It’s official: Local voters will decide in November if the three-member Tooele County Commission — the county’s principle form of government since 1896 — stays or goes. But when citizens vote this fall, will they fully understand what they’re voting for — or against?
As we reported in the April 10 edition, Tooele County Attorney Scott Broadhead had finished his mandatory review of the Tooele County Government Study Committee’s report. He concluded that, except for some “obvious false statements” regarding charts and commission compensation, the report meets legal requirements and would not require any revision.
The 64-page report, submitted to Broadhead on Feb. 2 after a year of work by the nine-member citizen study committee, recommends that the current three-member county commission be “abandoned” and replaced with a part-time, five-member county council elected by district, and an appointed county manager who works at the behest of the council.
In the report, the study committee noted it anticipates the change to a council/manager form of government will result in a shift in the candidate pool from “career-seeking” individuals to “community service minded, altruistic-charitable citizens” who are not dependent upon full-time county income. It is also believed by the study committee the change will create broader representation.
With Broadhead’s review finished and the report’s findings and recommendations passing legal muster, it now falls into the hands of local voters where this proposed change must be finally decided after more than three years of process. But with November’s general election nearly eight months away, there are a couple of vital points that should be considered.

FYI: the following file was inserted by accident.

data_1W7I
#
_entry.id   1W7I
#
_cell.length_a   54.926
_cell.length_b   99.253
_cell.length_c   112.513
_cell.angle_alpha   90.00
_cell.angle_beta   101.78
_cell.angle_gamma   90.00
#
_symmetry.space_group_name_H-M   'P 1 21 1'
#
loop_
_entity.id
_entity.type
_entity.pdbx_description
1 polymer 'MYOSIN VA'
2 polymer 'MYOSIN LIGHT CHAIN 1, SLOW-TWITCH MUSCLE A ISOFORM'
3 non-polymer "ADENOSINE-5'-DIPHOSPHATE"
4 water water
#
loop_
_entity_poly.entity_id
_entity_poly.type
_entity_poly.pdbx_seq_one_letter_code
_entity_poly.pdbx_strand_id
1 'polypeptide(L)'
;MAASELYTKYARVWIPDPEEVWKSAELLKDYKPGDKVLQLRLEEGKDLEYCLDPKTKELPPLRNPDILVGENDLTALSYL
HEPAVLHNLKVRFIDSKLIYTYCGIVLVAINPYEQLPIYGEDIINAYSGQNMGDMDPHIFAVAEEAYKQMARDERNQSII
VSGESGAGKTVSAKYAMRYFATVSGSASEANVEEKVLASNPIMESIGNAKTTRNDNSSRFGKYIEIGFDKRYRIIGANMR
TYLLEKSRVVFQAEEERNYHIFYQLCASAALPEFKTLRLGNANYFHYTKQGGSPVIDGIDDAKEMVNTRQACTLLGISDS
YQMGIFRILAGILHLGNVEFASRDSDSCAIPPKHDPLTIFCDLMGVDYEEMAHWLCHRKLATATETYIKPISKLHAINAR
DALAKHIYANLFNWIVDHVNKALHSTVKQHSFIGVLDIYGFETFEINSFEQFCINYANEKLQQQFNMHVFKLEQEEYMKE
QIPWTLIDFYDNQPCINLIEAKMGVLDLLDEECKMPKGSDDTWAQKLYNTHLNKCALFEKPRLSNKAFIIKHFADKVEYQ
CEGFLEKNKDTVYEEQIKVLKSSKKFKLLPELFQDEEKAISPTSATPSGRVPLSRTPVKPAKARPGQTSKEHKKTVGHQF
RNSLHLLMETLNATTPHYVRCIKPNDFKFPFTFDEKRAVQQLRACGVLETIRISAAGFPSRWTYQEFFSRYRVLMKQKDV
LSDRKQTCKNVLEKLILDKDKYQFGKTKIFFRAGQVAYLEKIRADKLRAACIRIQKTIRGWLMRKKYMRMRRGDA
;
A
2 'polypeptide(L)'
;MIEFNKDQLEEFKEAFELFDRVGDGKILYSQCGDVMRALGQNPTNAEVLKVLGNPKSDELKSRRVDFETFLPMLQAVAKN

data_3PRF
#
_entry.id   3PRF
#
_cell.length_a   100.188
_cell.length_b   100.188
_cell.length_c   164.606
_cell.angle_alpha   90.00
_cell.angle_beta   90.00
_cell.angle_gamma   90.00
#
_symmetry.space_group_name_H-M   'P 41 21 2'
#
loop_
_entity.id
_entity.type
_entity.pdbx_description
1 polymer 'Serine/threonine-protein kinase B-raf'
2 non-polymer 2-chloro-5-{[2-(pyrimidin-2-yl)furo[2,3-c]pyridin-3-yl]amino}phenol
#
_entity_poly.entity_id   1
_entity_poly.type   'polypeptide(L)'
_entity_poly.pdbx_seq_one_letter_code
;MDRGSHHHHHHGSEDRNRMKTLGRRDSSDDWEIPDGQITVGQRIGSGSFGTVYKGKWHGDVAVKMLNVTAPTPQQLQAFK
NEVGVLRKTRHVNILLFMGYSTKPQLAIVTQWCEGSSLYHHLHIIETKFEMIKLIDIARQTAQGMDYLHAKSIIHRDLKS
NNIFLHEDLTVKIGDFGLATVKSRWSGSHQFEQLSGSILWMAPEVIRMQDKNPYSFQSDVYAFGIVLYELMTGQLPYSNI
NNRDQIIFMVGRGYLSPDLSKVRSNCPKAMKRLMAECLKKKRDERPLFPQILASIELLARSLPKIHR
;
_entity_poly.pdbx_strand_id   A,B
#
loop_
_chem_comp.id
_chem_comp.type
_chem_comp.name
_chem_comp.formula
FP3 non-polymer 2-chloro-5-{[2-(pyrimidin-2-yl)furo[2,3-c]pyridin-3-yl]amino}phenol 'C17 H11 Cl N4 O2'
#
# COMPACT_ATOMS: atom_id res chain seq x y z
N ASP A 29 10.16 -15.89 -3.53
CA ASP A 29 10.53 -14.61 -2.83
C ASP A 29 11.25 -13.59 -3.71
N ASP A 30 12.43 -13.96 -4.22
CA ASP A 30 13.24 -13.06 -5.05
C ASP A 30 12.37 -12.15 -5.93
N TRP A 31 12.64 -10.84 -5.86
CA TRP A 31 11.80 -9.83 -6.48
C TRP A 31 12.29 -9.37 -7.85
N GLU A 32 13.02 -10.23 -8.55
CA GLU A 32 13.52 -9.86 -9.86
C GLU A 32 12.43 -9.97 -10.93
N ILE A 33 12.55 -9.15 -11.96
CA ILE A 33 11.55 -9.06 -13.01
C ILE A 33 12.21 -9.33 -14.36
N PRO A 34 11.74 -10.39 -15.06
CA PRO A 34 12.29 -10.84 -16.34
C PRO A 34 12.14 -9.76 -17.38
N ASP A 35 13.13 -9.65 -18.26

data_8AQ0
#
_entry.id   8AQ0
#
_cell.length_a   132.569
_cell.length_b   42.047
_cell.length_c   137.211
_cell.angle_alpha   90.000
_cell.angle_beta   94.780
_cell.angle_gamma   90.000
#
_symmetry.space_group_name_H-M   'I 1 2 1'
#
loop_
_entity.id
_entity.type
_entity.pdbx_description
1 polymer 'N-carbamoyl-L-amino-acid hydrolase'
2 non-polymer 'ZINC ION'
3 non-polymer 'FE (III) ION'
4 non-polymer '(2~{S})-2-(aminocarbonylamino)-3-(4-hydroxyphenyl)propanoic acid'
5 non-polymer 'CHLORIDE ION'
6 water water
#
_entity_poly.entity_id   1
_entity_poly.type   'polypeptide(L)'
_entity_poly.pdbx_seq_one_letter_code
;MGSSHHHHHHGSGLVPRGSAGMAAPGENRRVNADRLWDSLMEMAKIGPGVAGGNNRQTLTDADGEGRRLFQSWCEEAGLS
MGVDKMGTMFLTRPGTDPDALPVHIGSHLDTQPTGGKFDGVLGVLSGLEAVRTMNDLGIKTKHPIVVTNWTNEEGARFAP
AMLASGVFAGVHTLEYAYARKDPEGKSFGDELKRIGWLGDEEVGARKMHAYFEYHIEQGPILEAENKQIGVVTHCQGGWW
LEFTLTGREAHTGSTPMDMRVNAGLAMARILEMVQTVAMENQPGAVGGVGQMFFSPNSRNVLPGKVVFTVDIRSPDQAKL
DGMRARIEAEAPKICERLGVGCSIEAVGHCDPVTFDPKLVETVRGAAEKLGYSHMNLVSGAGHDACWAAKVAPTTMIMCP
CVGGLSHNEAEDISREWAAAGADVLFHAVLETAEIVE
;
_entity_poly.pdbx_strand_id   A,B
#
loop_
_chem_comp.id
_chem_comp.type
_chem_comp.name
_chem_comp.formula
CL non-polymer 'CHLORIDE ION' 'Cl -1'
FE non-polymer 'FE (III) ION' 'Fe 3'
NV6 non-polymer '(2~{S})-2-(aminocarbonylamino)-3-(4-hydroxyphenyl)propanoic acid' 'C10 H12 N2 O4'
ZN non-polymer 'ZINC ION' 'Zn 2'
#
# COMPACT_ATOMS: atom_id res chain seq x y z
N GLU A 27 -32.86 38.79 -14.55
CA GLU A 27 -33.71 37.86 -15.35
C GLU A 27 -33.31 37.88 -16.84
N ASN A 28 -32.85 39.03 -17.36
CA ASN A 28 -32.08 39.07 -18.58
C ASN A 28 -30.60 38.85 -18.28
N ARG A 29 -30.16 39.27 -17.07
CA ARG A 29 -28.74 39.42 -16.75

When the government study process was first proposed and debated in 2014, we vigorously encouraged it to move forward — but only if it was done with complete transparency and public access. In February, we published an editorial that commended the study committee for being committed to transparency and for going beyond the call of duty to keep the public informed while the study was underway.
But we also urged in 2014, and in subsequent editorials, that if a study is undertaken, its data must be comprehensive and rock solid, stand for a high degree of professionalism, and be able to withstand exhaustive public review and hearings.
We feel that the study committee has also fulfilled that challenge. But we would like to add that the study’s findings and recommendations should undergo an intensive public information campaign to educate voters well before they go to the polls in November.
Possibly changing Tooele County’s form of government is a serious matter that, if approved by voters in November, will have short- and long-term impacts — and pros and cons — that need to be fully explained beforehand.
With nearly eight months to go, this newspaper commits to help explain those points as Election Day nears. Likewise, citizens are encouraged to take it upon themselves to carefully review the study committee’s report at studytooelecounty.com. The website not only features the entire report, but also is a comprehensive document of record since the study committee began its work in February 2016.
Read and learn. Become informed. Fully understand what you’re voting for — or against.